Mets settle Madoff suit, repay 2 loans

NEW YORK -- The New York Mets' owners scored an early season victory Monday, stabilizing the club's financial future in a deal with a trustee for Bernard Madoff's fraud victims that requires them to pay millions less than they might have -- and lifts a dark cloud from a team whose dismal play seemed to mirror its misfortune in the owners box.

Mets CEO Fred Wilpon and team president Saul Katz, co-majority owners, emerged smiling from a Manhattan federal courthouse after a judge announced the agreement, which makes it likely they'll pay much less than the agreed-upon $162 million, if any at all; guarantees they will owe nothing until the end of four years; and averts a high-profile civil trial.

"Now I guess I can smile, maybe I can take a day off, but I can't wait to get back to our businesses, which I love," Wilpon, sporting dark sunglasses, said outside court as he pledged to rejoin the Mets on Tuesday at spring training in Florida. He stood with Katz, who rested his hand on Wilpon's shoulder under a sunny sky.

The Mets' owners had a pair of other positive developments become public Monday.

Fresh off their favorable settlement in federal court, a team official confirmed the organization has completed the sale of 12 minority ownership shares of the team at $20 million apiece, infusing $240 million into the organization.

Those funds immediately went, in part, toward settling a pair of debts. Wilpon and family have repaid a $40 million bridge loan to Bank of America as well as a $25 million emergency loan from Major League Baseball.

The Wilpons have large debts still remaining against the team, but the cash infusion should help the family withstand any operating losses in the near term without jeopardizing their ownership.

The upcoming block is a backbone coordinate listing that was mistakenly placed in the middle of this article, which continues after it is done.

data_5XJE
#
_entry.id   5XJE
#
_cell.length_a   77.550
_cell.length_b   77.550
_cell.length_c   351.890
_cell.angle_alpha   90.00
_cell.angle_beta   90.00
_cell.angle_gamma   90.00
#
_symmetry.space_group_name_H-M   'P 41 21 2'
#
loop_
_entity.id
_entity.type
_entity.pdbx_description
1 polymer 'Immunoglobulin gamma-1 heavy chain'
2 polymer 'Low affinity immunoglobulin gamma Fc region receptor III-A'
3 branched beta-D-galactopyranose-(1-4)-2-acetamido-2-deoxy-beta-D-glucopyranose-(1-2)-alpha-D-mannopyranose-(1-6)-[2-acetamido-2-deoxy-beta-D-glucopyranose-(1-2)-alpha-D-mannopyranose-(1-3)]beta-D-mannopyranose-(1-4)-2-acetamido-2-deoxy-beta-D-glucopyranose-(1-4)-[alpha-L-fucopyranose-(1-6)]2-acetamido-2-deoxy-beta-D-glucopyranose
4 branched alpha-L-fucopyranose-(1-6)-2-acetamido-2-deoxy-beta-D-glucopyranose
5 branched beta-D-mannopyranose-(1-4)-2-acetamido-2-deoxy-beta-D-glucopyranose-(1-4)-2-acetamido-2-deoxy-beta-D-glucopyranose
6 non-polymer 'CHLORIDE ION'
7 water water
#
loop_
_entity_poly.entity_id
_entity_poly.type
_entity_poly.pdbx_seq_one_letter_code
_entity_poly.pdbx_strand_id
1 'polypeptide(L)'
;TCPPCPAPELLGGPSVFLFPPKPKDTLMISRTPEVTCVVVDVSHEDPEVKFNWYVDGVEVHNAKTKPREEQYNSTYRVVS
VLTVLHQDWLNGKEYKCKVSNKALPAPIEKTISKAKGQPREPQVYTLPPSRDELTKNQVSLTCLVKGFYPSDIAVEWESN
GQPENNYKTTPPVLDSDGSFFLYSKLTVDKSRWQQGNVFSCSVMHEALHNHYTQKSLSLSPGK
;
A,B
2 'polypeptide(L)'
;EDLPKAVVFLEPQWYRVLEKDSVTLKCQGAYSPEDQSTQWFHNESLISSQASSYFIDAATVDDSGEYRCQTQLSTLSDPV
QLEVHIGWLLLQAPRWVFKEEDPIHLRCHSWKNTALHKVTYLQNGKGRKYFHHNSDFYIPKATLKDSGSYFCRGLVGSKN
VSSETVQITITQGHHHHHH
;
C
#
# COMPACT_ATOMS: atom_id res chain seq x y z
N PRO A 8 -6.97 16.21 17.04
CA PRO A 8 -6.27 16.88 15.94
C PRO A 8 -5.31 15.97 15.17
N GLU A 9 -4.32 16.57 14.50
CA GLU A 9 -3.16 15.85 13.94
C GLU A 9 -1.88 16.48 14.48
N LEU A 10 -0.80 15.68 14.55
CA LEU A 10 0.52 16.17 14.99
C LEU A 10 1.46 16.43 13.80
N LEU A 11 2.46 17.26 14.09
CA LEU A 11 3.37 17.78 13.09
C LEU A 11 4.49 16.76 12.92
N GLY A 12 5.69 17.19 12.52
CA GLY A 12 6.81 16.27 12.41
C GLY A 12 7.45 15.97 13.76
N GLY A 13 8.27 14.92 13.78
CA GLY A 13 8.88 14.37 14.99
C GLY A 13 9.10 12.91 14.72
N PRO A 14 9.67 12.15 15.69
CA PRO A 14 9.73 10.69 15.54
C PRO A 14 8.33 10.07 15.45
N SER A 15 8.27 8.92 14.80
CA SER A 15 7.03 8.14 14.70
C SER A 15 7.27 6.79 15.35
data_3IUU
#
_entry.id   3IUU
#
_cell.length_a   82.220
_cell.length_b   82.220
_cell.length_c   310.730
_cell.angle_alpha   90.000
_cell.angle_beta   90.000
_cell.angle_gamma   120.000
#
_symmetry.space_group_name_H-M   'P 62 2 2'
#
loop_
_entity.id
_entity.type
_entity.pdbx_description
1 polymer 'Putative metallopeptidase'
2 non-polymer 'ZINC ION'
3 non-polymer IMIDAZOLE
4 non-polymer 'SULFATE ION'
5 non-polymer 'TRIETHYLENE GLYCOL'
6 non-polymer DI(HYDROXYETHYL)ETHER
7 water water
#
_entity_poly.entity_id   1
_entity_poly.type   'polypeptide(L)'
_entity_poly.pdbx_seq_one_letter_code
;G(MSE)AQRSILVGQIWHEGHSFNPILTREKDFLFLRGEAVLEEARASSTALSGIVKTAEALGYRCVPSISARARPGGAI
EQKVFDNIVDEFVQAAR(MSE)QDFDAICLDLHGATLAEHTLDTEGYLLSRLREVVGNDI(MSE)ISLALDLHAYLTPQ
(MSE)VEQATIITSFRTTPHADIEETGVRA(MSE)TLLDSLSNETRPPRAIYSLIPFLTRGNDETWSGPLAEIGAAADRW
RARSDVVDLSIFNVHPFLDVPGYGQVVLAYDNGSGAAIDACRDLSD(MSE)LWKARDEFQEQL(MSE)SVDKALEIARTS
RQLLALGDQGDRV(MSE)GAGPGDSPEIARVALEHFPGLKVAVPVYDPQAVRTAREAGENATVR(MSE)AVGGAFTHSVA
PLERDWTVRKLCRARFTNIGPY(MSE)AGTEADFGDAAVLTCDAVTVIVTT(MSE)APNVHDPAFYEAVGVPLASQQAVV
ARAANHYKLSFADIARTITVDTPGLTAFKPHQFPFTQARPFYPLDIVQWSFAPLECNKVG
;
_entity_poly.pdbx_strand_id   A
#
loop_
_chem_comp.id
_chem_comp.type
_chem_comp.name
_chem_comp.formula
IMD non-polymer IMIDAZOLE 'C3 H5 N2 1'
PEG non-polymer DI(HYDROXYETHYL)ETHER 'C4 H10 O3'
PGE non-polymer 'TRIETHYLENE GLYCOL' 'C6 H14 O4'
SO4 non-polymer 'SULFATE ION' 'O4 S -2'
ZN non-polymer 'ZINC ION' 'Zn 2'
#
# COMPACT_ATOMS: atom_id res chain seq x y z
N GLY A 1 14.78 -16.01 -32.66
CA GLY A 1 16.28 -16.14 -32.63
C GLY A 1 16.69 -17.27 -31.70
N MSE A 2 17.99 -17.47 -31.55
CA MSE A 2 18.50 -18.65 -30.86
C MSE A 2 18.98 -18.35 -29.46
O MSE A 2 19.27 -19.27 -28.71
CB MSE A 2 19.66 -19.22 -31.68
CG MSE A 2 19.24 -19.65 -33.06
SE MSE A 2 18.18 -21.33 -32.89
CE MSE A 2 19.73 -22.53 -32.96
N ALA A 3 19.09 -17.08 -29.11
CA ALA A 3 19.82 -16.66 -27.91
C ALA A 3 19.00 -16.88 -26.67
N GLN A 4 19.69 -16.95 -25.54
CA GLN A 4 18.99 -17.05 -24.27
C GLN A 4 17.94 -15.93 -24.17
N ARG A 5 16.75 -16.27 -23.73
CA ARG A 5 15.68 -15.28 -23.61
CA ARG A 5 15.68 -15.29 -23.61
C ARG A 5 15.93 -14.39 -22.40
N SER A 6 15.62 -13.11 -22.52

General manager Sandy Alderson said the team lost $70 million last year, and the Mets' payroll has dropped from $142 million at the end of last season to about $95 million following the departures of All-Stars Jose Reyes, Carlos Beltran and Francisco Rodriguez, the largest one-year drop in baseball history. Star third baseman David Wright is entering the final guaranteed year of his contract, and the Mets could listen to trade offers this summer.

After speaking, Wilpon gave a nod to the sagging faith some have had in recent years with owners who seemed mired in accusations that they knew Madoff was up to no good but kept silent because they were making lots of money on their investment.

"Stick with us," he said.

In a lawsuit that demanded $1 billion from the Mets' owners, trustee Irving Picard said Wilpon and Katz had meetings with Madoff in his office at least once a year, a privilege few investors enjoyed, and that Katz at times spoke directly with Madoff at least once a day.

Madoff is serving a 150-year prison sentence after revealing in December 2008 that he cheated thousands of investors of roughly $20 billion for years.